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International Monetary Fund. Research Dept.
This paper analyzes transmission of the great recession from advanced to emerging economies. The widespread impact of the global financial crisis of 2008–09 has spurred researchers to examine how the associated recession was transmitted from advanced to emerging economies. Recent IMF studies have found that precrisis vulnerabilities such as large current account deficits, rapid credit growth, and high levels of short-term debt were strongly associated with the magnitude of spillovers. Trade, bank lending, and financial markets served as key transmission channels.
International Monetary Fund. External Relations Dept.
This paper describes the need to broaden the agenda for poverty reduction. The broadening of the agenda follows from a growing understanding that poverty is more than low income, a lack of education, and poor health. The poor are frequently powerless to influence the social and economic factors that determine their well being. The paper highlights that a broader definition of poverty requires a broader set of actions to fight it and increases the challenge of measuring poverty and comparing achievement across countries and over time.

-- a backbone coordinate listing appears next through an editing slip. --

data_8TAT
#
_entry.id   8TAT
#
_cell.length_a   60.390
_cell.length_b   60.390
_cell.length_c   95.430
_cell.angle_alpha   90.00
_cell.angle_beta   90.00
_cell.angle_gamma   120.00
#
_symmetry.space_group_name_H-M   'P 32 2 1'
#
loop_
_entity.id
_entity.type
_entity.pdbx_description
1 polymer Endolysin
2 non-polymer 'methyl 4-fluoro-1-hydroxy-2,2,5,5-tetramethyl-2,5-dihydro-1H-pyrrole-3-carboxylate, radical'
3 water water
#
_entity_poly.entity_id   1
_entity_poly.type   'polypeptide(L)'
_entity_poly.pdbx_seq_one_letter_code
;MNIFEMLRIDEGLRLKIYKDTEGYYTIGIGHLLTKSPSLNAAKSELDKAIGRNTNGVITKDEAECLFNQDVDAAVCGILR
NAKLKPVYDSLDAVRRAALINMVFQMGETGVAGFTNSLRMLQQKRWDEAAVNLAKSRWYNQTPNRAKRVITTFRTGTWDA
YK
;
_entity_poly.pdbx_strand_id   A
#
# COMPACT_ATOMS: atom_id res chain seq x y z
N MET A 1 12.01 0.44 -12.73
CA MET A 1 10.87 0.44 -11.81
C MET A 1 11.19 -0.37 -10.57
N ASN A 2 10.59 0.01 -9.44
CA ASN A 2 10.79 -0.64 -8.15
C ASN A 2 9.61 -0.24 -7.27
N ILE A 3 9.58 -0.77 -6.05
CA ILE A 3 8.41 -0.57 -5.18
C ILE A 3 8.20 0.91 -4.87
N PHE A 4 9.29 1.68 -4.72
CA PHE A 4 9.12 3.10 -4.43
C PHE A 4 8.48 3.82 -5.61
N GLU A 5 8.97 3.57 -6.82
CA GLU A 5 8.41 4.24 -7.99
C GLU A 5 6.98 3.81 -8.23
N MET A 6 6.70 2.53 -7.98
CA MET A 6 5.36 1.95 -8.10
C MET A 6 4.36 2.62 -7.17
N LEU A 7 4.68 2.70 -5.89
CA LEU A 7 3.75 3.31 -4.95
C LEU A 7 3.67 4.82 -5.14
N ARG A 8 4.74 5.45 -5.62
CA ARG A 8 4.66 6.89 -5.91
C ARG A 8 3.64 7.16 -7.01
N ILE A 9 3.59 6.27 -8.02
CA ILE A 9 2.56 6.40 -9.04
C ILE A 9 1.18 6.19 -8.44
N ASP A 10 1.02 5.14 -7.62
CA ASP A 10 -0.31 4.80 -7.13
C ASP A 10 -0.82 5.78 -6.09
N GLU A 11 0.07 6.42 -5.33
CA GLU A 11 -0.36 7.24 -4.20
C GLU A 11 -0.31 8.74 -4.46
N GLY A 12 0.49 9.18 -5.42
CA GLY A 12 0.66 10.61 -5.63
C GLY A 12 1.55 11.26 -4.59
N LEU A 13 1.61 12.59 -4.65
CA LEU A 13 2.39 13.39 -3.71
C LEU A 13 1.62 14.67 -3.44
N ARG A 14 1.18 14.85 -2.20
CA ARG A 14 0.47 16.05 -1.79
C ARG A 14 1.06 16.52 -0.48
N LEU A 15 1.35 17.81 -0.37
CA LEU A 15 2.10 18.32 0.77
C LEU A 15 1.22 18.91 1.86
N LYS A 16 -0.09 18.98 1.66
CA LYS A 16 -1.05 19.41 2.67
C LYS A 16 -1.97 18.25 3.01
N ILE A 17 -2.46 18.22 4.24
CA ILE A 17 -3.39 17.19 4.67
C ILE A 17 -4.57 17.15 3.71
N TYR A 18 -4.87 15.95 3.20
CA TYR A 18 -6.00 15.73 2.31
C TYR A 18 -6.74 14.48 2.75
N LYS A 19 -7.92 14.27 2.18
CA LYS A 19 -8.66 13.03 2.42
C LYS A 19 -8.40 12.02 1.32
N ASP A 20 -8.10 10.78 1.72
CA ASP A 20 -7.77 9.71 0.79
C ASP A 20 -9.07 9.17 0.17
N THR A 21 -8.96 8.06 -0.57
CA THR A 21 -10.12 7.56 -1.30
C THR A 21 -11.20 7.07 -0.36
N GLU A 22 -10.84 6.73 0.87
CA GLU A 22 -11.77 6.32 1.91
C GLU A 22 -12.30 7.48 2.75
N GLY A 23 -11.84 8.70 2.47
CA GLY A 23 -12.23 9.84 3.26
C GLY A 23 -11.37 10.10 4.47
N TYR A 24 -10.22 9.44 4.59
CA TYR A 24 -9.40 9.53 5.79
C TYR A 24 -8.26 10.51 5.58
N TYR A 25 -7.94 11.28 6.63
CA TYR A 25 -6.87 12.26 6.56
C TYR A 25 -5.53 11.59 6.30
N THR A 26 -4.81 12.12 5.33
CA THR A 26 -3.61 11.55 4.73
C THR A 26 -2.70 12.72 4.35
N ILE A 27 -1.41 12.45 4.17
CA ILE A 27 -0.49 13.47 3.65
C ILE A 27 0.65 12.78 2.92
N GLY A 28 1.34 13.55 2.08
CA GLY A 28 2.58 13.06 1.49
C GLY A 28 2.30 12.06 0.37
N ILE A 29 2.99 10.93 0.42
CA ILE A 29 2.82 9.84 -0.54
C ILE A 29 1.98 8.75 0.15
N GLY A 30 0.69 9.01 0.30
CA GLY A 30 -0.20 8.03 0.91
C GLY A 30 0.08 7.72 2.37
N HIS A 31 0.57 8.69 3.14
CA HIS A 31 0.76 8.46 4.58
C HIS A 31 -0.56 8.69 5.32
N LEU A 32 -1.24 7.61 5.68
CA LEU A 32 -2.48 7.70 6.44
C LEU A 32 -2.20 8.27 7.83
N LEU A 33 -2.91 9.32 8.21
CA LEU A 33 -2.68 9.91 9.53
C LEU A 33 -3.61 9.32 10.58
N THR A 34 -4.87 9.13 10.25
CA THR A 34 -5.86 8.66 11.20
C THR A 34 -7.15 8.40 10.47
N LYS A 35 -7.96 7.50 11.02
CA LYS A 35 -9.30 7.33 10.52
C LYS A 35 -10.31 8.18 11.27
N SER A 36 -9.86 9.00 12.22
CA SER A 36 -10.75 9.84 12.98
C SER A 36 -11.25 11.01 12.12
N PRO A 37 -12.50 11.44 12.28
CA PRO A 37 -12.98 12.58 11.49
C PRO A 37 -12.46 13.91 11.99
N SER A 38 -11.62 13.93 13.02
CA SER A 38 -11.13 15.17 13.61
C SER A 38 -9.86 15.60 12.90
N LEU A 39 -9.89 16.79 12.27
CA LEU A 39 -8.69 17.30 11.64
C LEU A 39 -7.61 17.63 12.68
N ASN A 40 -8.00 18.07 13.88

International Monetary Fund. External Relations Dept.
This paper highlights that on September 29, 1982, the International Bank for Reconstruction and Development (World Bank) began to offer discount notes under a short-term borrowing program approved by its Board last July. The Bank anticipates that in fiscal year 1983, it will have outstanding up to US$1.5 billion in short-term discount notes and that it will borrow about US$8 billion in the fixed-rate medium to long-term markets. The initial offering of notes is being made in the U.S. domestic markets.
International Monetary Fund. External Relations Dept.
This paper describes the technical improvement in developing countries. It highlights that developing countries have relied heavily for their industrial development upon foreign enterprises as sources of technology and management systems. The paper underscores that through direct investment or under licensing arrangements, foreign corporations have supplied a vast array of industrial products and equipment and have exercised a major role in the design and construction of processing and manufacturing facilities in newly industrializing countries.